I have a motorcycle with a gas gauge. The sending unit for that gauge reads 10 ohms when the tank is full and 215 ohms when the tank is empty. OK so far.
I want to add a second gauge (2 total gauges). The second gauge requires a sending unit that reads 10 ohms when full but only 70 ohms when empty.
So, if I simply parallel the two gauges, the additional one will read empty long before the tank gets empty (70 ohms vs 215 ohms). Also, I suspect that paralleling two gauges will make the original gauge read wrong, too. That really complicates the problem.
I can't install an additional sending unit in a motorcycle tank. No way to do that.
I measured with the second gauge since it's on my workbench. Here's what I got. I connected the 12 volt pin to a 12 volt gel cell battery that measured 12.8 volts. The sensor pin was connected to a 10turn 100 ohm pot. The other end of the pot was connected to the battery's negative terminal. I then measured the voltage across the resistor (with a DVM).
Voltage across the resistor Voltage across the gauge
10 ohms  1.06 v = 106 ma 11.74 v
20 ohms  1.82v = 91 ma 10.98 v
30 ohms  2.36 v = 78.6 ma 10.44 v
40 ohms  2.80 v = 70 ma 10.0 v
50 ohms  3.12 v = 62 9.68 v
60 ohms  3.41 v = 56.8 ma 9.39 v
70 ohms  3.63 v = 51.7 ma 9.17 v
You can see it's nonlinear, but not too far off.
I haven't measured the motorcycle's gauge. I'm going to try that ASAP. Then Ill know the ratio between the two gauges.
Attached is an opamp circuit that I think will work. The opamp will input the voltage across Gas Gauge 1 and amplify it to the correct level for Gas gauge 2. Right now I don't know exactly what voltage will be across Gas Gauge 1 since I havent measured it yet, but I do know the voltage required for Gas Gauge 2 is approximately 9.2 to 11.74 volts based on V1 being 12.8 volts. Of course V1 will be higher when the motorcycle is running, but I think the ratio will be close enough. After all, its just a gas gauge. Anybody ever seen an accurate gas gauge?
I doubt that the two gauges need the same voltage so that would mean I need a nonlinear differential amplifier(?) since both gauges need 10 ohms to read full, but they need totally different resistances to read empty (215 vs 70 ohms).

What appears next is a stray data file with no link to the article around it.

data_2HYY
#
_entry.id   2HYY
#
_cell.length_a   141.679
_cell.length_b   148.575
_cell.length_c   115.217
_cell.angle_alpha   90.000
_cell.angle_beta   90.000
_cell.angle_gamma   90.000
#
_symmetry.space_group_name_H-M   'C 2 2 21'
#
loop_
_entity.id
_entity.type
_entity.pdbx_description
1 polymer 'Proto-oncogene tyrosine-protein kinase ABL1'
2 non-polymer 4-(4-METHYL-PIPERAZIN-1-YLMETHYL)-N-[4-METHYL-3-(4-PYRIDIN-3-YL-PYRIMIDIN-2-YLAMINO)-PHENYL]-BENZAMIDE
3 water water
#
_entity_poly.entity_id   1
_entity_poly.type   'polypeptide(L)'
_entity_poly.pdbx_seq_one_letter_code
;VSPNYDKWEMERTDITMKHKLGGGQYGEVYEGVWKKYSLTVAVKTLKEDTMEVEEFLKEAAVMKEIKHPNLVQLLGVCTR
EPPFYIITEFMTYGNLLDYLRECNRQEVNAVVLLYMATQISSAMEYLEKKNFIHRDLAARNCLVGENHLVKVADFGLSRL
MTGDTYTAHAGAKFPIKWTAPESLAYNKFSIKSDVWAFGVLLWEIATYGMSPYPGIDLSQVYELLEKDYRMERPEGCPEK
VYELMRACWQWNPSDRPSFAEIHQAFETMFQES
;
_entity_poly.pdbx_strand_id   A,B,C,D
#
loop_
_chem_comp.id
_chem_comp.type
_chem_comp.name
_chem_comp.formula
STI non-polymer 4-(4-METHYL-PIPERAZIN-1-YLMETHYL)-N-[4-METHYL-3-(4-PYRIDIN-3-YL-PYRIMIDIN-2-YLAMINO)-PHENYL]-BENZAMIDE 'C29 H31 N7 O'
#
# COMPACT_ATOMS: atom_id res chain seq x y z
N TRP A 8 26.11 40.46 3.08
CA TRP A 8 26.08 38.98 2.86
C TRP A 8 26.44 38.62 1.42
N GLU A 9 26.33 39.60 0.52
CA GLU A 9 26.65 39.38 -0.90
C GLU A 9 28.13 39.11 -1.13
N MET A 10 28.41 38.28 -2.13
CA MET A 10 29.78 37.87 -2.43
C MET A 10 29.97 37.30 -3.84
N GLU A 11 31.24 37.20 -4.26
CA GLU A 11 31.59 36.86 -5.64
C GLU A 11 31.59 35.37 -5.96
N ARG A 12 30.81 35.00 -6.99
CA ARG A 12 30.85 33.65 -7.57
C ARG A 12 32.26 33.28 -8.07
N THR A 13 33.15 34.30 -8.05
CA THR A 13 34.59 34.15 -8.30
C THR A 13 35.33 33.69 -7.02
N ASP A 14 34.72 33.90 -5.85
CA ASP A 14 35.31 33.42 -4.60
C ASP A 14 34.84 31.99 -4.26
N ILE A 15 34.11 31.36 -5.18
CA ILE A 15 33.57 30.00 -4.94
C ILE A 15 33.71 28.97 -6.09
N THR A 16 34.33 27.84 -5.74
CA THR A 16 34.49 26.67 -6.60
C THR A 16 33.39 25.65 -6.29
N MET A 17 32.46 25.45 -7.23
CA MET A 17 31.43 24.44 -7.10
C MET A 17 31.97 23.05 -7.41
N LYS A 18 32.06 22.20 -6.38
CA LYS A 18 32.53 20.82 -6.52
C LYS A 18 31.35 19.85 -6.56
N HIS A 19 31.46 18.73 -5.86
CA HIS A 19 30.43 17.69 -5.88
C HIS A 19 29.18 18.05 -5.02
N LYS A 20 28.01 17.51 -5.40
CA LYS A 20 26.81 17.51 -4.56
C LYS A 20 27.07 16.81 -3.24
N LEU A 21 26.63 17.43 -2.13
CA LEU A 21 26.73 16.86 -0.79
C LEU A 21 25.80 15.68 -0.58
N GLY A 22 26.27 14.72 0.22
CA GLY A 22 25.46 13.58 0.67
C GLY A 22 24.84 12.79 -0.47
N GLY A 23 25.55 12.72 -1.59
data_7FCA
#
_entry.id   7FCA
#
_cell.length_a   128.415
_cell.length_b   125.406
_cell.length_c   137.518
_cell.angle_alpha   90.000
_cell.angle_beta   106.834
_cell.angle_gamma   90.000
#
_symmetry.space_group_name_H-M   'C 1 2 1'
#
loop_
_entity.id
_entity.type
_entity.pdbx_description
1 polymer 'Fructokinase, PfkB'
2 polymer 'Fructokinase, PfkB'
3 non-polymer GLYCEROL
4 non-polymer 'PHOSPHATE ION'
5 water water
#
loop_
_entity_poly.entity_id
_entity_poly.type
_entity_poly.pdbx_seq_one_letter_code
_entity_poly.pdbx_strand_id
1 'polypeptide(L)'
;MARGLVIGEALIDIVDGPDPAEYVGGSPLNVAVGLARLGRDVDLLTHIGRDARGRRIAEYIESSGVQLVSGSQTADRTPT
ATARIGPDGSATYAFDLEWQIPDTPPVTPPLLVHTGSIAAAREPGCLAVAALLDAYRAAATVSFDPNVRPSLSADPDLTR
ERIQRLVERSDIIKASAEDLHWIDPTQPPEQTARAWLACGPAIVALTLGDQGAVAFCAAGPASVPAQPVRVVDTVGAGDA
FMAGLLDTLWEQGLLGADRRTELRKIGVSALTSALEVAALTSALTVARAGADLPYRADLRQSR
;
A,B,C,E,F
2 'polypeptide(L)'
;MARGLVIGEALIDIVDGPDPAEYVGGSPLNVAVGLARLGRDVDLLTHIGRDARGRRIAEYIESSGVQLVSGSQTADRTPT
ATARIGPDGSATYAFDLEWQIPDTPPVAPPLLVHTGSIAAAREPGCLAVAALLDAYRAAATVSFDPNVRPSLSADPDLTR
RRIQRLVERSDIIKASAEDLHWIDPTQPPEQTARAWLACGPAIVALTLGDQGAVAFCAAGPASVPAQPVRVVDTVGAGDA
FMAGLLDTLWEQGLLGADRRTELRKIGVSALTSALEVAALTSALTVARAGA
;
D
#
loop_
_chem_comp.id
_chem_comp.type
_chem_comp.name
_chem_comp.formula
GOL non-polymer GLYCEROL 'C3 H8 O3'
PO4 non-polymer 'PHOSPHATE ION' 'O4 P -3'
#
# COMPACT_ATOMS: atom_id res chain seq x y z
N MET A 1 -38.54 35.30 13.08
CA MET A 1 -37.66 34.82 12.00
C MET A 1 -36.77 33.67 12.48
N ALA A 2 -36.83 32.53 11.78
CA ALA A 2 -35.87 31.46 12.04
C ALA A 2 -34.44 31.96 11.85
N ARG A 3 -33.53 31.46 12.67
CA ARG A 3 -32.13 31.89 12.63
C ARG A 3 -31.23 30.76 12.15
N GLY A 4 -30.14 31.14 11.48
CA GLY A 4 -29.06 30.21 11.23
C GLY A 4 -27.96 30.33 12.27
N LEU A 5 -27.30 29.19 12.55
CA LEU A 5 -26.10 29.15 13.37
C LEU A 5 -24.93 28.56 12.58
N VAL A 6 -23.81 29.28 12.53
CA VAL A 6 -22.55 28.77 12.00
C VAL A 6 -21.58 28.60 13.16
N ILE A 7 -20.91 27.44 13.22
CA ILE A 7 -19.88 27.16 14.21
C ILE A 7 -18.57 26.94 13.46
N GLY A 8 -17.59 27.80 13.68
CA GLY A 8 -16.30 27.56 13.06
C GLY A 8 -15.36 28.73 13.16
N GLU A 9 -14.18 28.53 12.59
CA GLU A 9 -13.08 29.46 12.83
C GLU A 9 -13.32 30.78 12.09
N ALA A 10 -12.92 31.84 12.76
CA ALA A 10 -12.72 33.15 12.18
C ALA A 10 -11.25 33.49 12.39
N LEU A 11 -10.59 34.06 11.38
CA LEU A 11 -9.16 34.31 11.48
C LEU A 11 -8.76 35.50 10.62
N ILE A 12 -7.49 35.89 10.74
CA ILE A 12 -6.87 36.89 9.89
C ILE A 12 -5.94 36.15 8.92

Also, the opamp will need to be able to source 100 ma or so.
Anyone know how to do that?
Jack
I want to add a second gauge (2 total gauges). The second gauge requires a sending unit that reads 10 ohms when full but only 70 ohms when empty.
So, if I simply parallel the two gauges, the additional one will read empty long before the tank gets empty (70 ohms vs 215 ohms). Also, I suspect that paralleling two gauges will make the original gauge read wrong, too. That really complicates the problem.
I can't install an additional sending unit in a motorcycle tank. No way to do that.
I measured with the second gauge since it's on my workbench. Here's what I got. I connected the 12 volt pin to a 12 volt gel cell battery that measured 12.8 volts. The sensor pin was connected to a 10turn 100 ohm pot. The other end of the pot was connected to the battery's negative terminal. I then measured the voltage across the resistor (with a DVM).
Voltage across the resistor Voltage across the gauge
10 ohms  1.06 v = 106 ma 11.74 v
20 ohms  1.82v = 91 ma 10.98 v
30 ohms  2.36 v = 78.6 ma 10.44 v
40 ohms  2.80 v = 70 ma 10.0 v
50 ohms  3.12 v = 62 9.68 v
60 ohms  3.41 v = 56.8 ma 9.39 v
70 ohms  3.63 v = 51.7 ma 9.17 v
You can see it's nonlinear, but not too far off.
I haven't measured the motorcycle's gauge. I'm going to try that ASAP. Then Ill know the ratio between the two gauges.
Attached is an opamp circuit that I think will work. The opamp will input the voltage across Gas Gauge 1 and amplify it to the correct level for Gas gauge 2. Right now I don't know exactly what voltage will be across Gas Gauge 1 since I havent measured it yet, but I do know the voltage required for Gas Gauge 2 is approximately 9.2 to 11.74 volts based on V1 being 12.8 volts. Of course V1 will be higher when the motorcycle is running, but I think the ratio will be close enough. After all, its just a gas gauge. Anybody ever seen an accurate gas gauge?
I doubt that the two gauges need the same voltage so that would mean I need a nonlinear differential amplifier(?) since both gauges need 10 ohms to read full, but they need totally different resistances to read empty (215 vs 70 ohms).
Also, the opamp will need to be able to source 100 ma or so.
Anyone know how to do that?
Jack
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